by Michael B. Hock
At no point will anyone be clutching an Oscar for Teenage Mutant Ninja Turtles: Out of the Shadows. But one has to give props to Michael Bay who, in a stroke of genius, manages to get Megan Fox into a schoolgirl outfit within the first ten minutes of the film, all while trying to keep it as close to the script as possible.
Out of the Shadows picks up where Michael Bay’s first Ninja Turtle CGI and Explosion fest finished, with Vern (Will Arnett) taking the credit for taking down the Shredder, the man that currently requires more restraints than… well, there is no comparison. Somehow GOB took down a martial arts master. Meanwhile the Turtles, Michaelangelo, Raphael, Leonardo, and Donatello are still eating pizza, living in the sewer, and training to be Ninjas should the need arise.
Since it’s a sequel, obviously the need arises.
Evil Scientist retconned into an evil Neil Degrasse Tyson, Baxter Stockman (Tyler Perry, who may be the only one who gets it) had developed a device that can help teleport Shredder out of prison as he’s being transported by Green Arrow himself Steven Amell playing hockey vigilante Casey Jones. Shredder is transported to another CGI-zone… I mean, Dimension X where he meets Krang, a brain living inside of a robot that wants to bring the technodrone from Dimension X… blah blah blah also some other stuff about how they can turn the Turtles human.
This recap is exhausting. You know the cartoon? Basically all of that, but somehow amazingly bungled. And I loved the cartoon. Still do.
Oh, and Beebop and Rocksteady are in it as well, played by Gary Anthony Williams (Properly Purple Mohawked) and WWE’s Sheamus. Probably the most amusing parts of the movie.
I’m a Ninja Turtles Fan. I grew up in the right time, I loved the TV show, and I loved the rubber-suited movies, and I can look back on them with affection, even if I can admit that it was silly. Because it was. That was the joke, four of the slowest creatures in the world rebranded as Ninjas. Here, once again, they’re hulking masses of CGI and eerie faces.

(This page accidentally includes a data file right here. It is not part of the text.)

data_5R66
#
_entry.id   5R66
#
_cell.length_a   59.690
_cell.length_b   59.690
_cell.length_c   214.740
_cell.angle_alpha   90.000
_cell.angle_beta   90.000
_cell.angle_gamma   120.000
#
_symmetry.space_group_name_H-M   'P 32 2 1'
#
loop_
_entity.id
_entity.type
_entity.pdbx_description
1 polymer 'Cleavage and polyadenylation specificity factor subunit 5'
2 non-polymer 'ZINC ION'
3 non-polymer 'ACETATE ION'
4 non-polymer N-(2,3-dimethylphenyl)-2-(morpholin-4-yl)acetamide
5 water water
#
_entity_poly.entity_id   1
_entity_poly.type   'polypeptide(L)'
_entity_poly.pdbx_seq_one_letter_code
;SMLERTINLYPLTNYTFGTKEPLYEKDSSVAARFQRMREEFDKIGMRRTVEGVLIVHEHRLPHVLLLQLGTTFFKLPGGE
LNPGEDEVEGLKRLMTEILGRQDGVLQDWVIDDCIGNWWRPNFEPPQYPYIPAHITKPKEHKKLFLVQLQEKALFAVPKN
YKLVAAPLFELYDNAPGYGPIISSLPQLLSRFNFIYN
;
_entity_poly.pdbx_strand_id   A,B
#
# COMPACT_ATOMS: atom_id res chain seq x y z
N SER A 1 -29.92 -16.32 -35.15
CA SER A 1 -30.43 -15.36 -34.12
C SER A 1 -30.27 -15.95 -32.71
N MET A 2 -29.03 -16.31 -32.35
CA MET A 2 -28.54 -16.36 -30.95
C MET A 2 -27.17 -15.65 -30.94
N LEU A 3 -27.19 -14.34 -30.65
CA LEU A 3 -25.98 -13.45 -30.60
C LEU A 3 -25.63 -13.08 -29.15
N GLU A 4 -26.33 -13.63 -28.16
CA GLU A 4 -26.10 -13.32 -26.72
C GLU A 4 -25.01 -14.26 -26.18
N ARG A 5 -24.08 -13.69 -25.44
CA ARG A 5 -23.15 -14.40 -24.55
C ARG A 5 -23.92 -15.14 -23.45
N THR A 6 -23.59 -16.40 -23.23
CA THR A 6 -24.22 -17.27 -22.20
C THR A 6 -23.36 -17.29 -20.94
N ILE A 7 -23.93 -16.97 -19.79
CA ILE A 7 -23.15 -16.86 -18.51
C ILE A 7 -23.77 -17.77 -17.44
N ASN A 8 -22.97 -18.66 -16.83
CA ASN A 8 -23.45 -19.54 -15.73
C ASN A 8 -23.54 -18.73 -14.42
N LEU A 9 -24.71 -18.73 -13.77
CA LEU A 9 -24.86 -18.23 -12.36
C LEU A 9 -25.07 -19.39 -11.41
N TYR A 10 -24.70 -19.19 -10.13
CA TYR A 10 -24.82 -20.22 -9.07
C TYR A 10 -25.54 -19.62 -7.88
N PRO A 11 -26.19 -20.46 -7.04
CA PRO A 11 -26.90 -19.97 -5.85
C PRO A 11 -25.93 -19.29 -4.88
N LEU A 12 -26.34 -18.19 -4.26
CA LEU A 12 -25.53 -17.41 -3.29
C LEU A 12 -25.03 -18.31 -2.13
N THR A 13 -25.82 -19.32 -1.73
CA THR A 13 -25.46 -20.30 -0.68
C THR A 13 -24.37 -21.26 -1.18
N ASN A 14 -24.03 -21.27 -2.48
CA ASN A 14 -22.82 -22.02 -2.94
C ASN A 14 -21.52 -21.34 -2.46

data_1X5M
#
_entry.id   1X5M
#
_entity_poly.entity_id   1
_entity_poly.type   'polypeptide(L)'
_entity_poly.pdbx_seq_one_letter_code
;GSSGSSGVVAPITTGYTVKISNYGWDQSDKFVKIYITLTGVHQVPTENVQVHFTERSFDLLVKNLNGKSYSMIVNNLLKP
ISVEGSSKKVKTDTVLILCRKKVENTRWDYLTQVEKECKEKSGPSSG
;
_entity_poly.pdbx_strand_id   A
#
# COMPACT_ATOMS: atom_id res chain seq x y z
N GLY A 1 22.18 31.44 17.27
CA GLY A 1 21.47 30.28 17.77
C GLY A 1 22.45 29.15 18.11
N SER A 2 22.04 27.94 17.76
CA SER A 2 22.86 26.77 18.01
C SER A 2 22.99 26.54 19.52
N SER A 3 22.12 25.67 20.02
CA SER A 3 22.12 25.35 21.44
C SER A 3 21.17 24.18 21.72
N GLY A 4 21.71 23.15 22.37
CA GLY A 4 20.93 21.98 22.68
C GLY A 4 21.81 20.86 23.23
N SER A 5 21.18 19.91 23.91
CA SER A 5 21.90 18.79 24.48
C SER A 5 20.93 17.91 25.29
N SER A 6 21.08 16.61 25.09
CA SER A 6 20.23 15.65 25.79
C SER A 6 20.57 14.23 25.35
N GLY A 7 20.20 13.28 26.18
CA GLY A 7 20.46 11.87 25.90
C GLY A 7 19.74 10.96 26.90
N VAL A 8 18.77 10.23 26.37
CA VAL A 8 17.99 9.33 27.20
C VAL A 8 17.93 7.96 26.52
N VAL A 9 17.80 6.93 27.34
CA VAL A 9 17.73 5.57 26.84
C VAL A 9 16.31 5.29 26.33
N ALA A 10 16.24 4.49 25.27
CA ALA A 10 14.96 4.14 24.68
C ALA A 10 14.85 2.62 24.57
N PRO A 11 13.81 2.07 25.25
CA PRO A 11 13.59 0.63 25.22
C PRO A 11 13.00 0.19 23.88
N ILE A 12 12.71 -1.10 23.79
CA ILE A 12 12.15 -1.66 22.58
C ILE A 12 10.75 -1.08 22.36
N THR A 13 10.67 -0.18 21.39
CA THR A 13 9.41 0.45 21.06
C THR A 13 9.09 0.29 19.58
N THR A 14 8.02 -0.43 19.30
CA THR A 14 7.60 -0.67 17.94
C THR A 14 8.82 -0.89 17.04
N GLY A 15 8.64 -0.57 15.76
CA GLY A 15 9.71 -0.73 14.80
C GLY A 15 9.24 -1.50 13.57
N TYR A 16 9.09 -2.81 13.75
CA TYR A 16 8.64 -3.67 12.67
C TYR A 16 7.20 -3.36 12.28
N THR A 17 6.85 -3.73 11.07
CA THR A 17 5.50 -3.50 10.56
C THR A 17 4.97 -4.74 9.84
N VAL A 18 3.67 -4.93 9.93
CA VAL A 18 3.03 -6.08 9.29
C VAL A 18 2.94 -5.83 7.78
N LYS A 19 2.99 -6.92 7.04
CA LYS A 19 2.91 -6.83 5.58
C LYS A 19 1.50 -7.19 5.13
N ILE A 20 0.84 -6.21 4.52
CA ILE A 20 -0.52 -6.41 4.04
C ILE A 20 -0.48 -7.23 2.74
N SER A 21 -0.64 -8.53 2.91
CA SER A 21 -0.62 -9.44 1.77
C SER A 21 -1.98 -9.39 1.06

Once again, there’s an over reliance on CGI. Let me tell you what I mean by that, because I think too often people just scream “OVER RELIANCE ON CGI” and then don’t follow up. CGI can be great. When used effectively, it can be pretty amazing. But it was the same problem with the Transformers movie: use CGI to create the characters and have the move organically, don’t be so enamored with your CGI creation that you have to keep everything in constant motion. It was difficult to follow anything in the Krang scenes because he was constantly moving around, being tossed as if to show off “look what we can do now! Your cartoon is now live with us!” The Turtles, too, while still slightly horrifying, continue to bounce around the screen without really a reason. I don’t mean in fight scenes, but actual conversations. It gets distracting.
There is an improvement this time, however, on the human side of things. Tyler Perry, Sheamus, Gary Anthony Williams, Megan Fox, and Steven Amell all seem to understand that they’re playing characters in a silly comic book, not something that should be taken extremely seriously. (And some comics should be taken seriously – this is not one of them.) They seem to have loosened up in their parts. I think sometimes we tend to forget that Perry is a talented actor when he chooses to be, and in this case he throws himself into the goofy character pretty well. It’s actually a very nice relief for a movie about Turtles fighting a brain from another dimension for someone to not take it so seriously.
The other big issue with this movie is the underlying message of “be yourself, there’s nothing wrong with you.” The ooze that Krang gives to Shredder also has the ability to transform the Turtles into humans through the power of writing. The thing is, while there is a debate: should they show themselves? Should they not? The thing is there’s zero tension in these moments, because you know there is no way they’re going to take this stuff and become human. This is a franchise that has lasted a long time. This plotline could have been picked up an adapted in other ways that didn’t involve the breakup of the team/getting back together/deciding to be Turtles.
Overall, I’m not sure what I expected from this movie that wasn’t present in the others. It may be time to take a step back from these Turtles for a bit, maybe try to get them back to what made them fun in the first place.